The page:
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Migration and development, economic growth, aid effectiveness, economic history
Michael Clemens is co-director of migration, displacement, and humanitarian policy and a senior fellow at the Center for Global Development, where he studies the economic effects and causes of migration around the world. He has published on migration, development, economic history, and impact evaluation, in peer-reviewed academic journals including the American Economic Review, and his research has been awarded the Royal Economic Society Prize. He also serves as a Research Fellow at the IZA Institute of Labor Economics in Bonn, Germany, an Associate Editor of the Journal of Population Economics and World Development. He is the author of the book The Walls of Nations, forthcoming from Columbia University Press. Previously, Clemens has been an Affiliated Associate Professor of Public Policy at Georgetown University, a visiting scholar at New York University, and a consultant for the World Bank, Bain & Co., the Environmental Defense Fund, and the United Nations Development Program. He has lived and worked in Colombia, Brazil, and Turkey. He received his PhD from the Department of Economics at Harvard University, specializing in economic development, public finance, and economic history.
International migration has long been a central tool in the battle against global poverty and inequality, but the recent heated political debate over immigration reform has largely failed to recognize how migration shapes the development process. In this essay, research fellow Michael Clemens and co-author Sami Bazzi outline five major reasons why migration is a development issue in today’s world, and they suggest an agenda for the next U.S. administration to make U.S. migration policy work for the United States, for countries of origin, and for the migrants themselves.
The economic potential of globalization may ultimately depend on the international mobility of highly talented individuals who transfer and circulate knowledge and skills. Examples are seen throughout the globe of these skilled individuals utilizing ideas, capital and innovation to contribute to new technologies and business creation, both in their own countries and abroad. In today's globalized economy, the concept of "brain drain" is given a fresh look when highlighting the positive impacts of talent mobility on development.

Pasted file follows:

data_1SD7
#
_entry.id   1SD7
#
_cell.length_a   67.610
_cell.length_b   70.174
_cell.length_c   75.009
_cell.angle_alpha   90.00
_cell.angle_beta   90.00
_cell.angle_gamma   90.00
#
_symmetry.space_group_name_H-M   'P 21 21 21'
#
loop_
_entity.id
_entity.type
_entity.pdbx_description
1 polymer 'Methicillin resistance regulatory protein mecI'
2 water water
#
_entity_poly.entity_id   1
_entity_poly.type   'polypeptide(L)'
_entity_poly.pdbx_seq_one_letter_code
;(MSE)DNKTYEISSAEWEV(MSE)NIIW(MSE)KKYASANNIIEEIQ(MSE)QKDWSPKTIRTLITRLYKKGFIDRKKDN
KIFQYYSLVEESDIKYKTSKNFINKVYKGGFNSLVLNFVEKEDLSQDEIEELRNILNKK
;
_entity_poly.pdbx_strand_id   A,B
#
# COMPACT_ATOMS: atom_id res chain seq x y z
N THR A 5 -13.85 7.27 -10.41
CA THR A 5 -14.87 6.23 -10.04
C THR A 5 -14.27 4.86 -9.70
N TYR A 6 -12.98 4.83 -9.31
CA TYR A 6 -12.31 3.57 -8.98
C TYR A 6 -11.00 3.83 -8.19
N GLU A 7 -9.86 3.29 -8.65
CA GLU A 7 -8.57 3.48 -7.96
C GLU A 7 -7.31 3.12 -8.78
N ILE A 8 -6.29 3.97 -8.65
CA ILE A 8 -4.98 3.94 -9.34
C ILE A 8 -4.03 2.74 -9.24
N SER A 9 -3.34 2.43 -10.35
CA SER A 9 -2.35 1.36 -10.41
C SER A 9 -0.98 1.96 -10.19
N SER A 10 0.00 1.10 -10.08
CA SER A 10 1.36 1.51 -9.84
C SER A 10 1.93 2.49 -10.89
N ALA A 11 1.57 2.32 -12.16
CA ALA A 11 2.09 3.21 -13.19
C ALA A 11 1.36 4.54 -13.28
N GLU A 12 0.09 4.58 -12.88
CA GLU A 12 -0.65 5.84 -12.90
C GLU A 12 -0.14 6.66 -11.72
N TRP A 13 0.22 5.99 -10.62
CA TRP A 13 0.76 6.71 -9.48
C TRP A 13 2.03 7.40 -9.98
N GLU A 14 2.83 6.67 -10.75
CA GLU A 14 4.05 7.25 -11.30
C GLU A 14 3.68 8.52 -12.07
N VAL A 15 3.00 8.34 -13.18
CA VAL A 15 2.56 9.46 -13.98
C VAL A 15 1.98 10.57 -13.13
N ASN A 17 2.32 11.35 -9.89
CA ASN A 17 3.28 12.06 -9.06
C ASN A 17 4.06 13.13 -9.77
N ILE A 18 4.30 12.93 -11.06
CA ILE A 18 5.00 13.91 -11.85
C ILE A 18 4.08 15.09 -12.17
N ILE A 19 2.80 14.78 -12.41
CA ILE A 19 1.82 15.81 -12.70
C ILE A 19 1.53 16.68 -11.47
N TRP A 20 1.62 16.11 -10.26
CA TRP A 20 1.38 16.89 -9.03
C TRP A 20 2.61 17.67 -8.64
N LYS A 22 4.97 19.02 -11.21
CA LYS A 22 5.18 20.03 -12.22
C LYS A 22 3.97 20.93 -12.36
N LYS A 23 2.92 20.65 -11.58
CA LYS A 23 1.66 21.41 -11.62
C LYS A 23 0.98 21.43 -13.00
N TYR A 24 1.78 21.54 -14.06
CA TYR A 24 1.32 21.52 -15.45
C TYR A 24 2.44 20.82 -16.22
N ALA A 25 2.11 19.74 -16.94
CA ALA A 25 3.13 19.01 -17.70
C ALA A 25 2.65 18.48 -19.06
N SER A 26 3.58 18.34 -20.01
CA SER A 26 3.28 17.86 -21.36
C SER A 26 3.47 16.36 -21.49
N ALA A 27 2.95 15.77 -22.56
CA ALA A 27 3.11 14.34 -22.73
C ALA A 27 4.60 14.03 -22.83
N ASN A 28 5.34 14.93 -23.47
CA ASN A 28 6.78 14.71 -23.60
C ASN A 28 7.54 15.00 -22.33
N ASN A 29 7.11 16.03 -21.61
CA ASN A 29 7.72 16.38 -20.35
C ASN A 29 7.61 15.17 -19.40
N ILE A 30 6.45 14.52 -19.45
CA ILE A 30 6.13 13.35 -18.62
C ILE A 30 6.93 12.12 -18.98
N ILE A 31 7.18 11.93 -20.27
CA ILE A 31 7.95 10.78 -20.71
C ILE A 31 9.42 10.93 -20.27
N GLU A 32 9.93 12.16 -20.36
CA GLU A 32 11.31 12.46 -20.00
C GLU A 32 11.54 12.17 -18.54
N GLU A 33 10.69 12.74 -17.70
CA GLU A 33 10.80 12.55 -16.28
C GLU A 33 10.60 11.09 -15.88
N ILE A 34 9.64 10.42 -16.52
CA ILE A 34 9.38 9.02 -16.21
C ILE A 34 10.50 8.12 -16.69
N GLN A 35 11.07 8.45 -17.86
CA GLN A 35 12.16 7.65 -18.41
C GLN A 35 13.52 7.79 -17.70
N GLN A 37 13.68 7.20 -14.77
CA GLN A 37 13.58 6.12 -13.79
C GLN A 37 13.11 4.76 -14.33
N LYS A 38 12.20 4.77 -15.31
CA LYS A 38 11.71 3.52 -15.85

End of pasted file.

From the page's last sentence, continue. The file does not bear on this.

On April 2, Global Economy and Development at Brookings will host the release of a new publication, The International Mobility of Talent Types, Causes, and Development Impact Track (Oxford University Press, 2008), in coordination with the World Institute for Development Economics Research of the United Nations University. Panelists will discuss the main determinants and development impact of talent mobility and how there is much to gain within the global economy if it is effectively managed. Experts include: Andres Solimano, AnnaLee Saxenian, Michael Clemens and Danny Leipziger. Brookings Nonresident Fellow Neil G. Ruiz will provide introductory remarks and moderate the discussion.
After the program, panelists will take audience questions. At the conclusion of the event there will be a reception in the Somers Room.
Data on the average income of a resident of Ecuador is easy to find. But until now there has been no data on the average income of a person born in Ecuador, regardless of where she or he lives. In this paper, research fellow Michael Clemens and non-resident fellow Lant Pritchett introduce a new dataset, income per natural: the mean annual income of persons born in a given country regardless of residence. Turns out that defining things this way makes a big difference, and not just for tiny nations. Income per natural differs by more than 10% from income per resident for dozens of countries including Vietnam, Kenya and Morocco. In other words, one of the largest sources of increased income for people in many parts of the developing world is moving to another country.
Please see the bottom of this page for a preliminary and partial summary of the survey results.
The Center for Global Development (CGD) is conducting an anonymous mail survey of all African-born physicians in North America who are members of the American Medical Association and the Canadian Medical Association, as well as several thousand African-born registered nurses in five US states. The survey will be conducted between May and July 2006.